Throwing Swift, C and Obj-C into one blender using CMake on MacOS

Whenever you have a project which requires to be built on multiple systems you can either have many project files, makefiles and/or scripts which run individually across different operating systems and devices, or you have a central meta-build system like CMake. With CMake you have a global definition of partly abstract requirements which may be host and target dependent.

Like with Simple Direct media Library (SDL), having exported C symbol is very convenient, because you can bind those to different build systems and codes of different languages, even with Android and its Java Native Interface (JNI). With higher level languages (also C++) this gets much more complicated, because you have to deal with name mangling.

Being able to call C code from Obj-C or Swift is well documented here:

But how about calling Swift functions from C Code? Well, CMake provides a nice example bridging C, ObjC and Swift together. This is one way to do it, but it’s also possible to skip the ObjC part and bridge C and Swift directly.


  • Xcode installed
  • CMake build system installed

Howto use SwiftMix

Even better news: The CMake source code provides many tests and one of these shows how it is done. So let’s get our hands dirty :-).

First of all get the sources:

git clone

Now create a build-directory and let cmake run over it:

mkdir build-swiftMix
cd build-swiftMix
cmake <CMake-Sources>/Tests/SwiftMix -G Xcode

Note: The generator is Xcode. Unfortunately the generators for Makefiles and Ninja do not work so well yet. CMake generates an Xcode project file which you can open with the IDE or just build the app from the terminal with:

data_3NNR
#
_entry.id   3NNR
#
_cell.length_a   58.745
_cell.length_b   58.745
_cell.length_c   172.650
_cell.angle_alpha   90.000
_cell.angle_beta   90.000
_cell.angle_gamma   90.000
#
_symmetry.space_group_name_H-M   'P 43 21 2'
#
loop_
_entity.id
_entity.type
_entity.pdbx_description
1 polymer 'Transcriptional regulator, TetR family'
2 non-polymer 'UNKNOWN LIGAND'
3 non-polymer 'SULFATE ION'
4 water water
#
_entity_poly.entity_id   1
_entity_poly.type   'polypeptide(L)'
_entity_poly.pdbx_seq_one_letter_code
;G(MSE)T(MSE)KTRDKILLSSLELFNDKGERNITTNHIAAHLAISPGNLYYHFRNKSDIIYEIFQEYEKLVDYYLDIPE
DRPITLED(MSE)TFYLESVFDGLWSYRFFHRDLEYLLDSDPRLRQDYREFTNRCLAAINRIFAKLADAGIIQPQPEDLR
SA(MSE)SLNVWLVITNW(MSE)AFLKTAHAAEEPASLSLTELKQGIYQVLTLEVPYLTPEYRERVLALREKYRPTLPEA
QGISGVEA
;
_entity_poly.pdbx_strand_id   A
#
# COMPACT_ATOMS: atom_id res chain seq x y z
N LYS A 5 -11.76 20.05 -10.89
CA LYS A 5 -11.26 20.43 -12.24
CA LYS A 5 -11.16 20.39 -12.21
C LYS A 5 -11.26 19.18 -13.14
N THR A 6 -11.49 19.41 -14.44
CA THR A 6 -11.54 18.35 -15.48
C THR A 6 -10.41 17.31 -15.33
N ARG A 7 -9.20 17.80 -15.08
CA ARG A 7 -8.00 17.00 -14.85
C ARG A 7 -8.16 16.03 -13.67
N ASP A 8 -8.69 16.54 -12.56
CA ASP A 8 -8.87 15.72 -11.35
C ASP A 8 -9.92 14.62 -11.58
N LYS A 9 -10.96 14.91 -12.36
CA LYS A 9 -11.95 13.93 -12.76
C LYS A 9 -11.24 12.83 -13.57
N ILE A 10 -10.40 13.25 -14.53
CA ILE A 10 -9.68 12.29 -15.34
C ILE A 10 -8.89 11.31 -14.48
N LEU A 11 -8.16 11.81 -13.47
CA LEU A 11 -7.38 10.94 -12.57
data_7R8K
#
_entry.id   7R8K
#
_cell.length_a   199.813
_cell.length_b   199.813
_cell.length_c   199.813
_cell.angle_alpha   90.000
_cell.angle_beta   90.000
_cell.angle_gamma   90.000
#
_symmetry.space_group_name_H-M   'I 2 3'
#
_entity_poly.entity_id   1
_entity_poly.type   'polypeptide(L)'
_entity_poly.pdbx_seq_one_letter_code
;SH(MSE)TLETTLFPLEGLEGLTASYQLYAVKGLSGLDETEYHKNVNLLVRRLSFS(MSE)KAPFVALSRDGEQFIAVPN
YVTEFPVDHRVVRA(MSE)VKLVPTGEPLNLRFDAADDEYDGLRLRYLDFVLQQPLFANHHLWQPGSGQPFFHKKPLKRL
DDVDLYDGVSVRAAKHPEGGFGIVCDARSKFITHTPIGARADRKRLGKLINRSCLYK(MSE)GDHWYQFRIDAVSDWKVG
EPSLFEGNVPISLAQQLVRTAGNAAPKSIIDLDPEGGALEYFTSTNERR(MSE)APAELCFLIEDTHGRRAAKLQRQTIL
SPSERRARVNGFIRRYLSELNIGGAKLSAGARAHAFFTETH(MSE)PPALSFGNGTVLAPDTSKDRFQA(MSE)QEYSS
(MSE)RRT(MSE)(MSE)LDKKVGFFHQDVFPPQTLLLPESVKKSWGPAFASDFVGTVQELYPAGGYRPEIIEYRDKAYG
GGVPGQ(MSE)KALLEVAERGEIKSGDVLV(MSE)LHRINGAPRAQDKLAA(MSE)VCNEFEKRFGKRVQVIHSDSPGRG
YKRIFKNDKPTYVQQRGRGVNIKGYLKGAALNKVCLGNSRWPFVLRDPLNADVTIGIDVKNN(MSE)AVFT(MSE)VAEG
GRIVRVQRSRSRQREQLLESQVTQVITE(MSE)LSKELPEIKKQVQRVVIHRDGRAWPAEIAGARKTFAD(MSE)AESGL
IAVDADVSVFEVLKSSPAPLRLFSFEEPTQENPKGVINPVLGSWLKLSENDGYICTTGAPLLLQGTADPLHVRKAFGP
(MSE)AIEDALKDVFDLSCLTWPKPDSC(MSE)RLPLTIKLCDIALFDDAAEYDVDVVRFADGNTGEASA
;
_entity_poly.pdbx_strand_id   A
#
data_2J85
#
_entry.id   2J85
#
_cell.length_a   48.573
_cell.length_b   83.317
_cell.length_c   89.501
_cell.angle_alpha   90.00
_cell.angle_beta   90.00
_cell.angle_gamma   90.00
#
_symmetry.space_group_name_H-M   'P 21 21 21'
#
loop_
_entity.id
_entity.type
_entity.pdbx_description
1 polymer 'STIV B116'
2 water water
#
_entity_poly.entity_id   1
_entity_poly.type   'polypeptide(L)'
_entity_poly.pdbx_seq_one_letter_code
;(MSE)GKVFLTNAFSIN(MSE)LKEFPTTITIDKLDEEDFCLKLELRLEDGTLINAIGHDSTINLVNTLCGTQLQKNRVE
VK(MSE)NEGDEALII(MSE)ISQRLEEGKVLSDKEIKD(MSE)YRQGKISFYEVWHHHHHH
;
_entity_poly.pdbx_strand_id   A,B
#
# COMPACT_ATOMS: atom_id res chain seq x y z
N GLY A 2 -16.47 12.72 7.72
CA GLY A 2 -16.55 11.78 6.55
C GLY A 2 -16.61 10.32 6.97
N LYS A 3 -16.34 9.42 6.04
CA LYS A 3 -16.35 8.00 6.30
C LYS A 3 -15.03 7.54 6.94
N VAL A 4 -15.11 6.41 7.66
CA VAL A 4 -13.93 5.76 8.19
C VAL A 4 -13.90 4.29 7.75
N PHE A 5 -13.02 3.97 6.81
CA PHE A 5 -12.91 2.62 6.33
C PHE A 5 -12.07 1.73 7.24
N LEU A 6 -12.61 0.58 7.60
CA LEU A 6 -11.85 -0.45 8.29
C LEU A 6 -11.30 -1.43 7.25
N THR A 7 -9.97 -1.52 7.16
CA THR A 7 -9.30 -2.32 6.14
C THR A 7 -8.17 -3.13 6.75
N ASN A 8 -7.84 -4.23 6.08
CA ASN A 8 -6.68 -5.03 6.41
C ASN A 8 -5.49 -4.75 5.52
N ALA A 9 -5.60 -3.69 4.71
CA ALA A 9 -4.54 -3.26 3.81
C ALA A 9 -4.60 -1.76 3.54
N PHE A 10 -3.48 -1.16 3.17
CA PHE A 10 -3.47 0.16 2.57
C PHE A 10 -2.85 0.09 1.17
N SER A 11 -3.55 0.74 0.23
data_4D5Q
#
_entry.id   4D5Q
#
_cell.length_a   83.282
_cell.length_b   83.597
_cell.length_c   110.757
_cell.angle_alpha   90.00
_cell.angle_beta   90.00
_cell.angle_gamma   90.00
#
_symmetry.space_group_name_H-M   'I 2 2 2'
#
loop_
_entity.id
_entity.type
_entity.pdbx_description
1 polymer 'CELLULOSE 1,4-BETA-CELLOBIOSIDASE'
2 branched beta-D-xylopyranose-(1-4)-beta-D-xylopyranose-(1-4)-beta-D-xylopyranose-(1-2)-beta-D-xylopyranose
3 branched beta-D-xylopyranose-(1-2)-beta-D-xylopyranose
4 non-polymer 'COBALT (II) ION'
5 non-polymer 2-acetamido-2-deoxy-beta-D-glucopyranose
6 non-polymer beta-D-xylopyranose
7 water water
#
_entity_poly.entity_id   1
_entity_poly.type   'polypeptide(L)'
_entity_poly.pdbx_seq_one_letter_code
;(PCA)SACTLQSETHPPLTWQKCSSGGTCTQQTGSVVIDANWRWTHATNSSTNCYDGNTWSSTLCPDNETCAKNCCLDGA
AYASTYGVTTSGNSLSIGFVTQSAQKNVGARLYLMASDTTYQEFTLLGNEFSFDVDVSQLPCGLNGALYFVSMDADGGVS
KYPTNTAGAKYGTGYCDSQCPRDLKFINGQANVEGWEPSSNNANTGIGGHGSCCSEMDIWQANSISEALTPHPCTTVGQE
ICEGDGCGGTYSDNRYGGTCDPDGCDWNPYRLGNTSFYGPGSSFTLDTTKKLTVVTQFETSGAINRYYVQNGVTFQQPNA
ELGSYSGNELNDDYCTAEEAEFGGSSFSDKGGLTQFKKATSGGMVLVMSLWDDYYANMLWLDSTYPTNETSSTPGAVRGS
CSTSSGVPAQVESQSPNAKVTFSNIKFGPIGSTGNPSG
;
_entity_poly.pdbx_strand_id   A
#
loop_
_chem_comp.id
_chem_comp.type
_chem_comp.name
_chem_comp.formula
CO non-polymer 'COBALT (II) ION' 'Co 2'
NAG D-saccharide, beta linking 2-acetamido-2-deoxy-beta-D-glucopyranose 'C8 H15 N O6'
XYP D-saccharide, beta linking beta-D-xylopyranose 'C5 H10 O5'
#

cmake --build .

And yes, you can even debug the codes in all the three languages. If you open the project file, just ensure the right executable is selected and „Debug executable“ is checked (Edit Scheme). Now set some breakpoints and run it:

Debugging the C part:

The Obj-C part:

And the Swift part:

As you can see, the variables in the watch are correctly displayed and you also see the full call stack of your thread, all good with the Low Level Debugger (lldb).

Why would this be useful if Apple only? Well, many projects provide an extra Xcode project file, so you have a chance to deploy your app on Apple. If your main systems are Windows and Linux, Swift and Obj-C wouldn’t be the language of choice, rather something more like C or C++, maybe even Java or Kotlin. But the great thing about CMake is that you can let it detect what your host and targets are and let decide what to use. Obj-C and even Swift might be required for you, if you plan to build a cross library or application, and you require better access to the Apple APIs.

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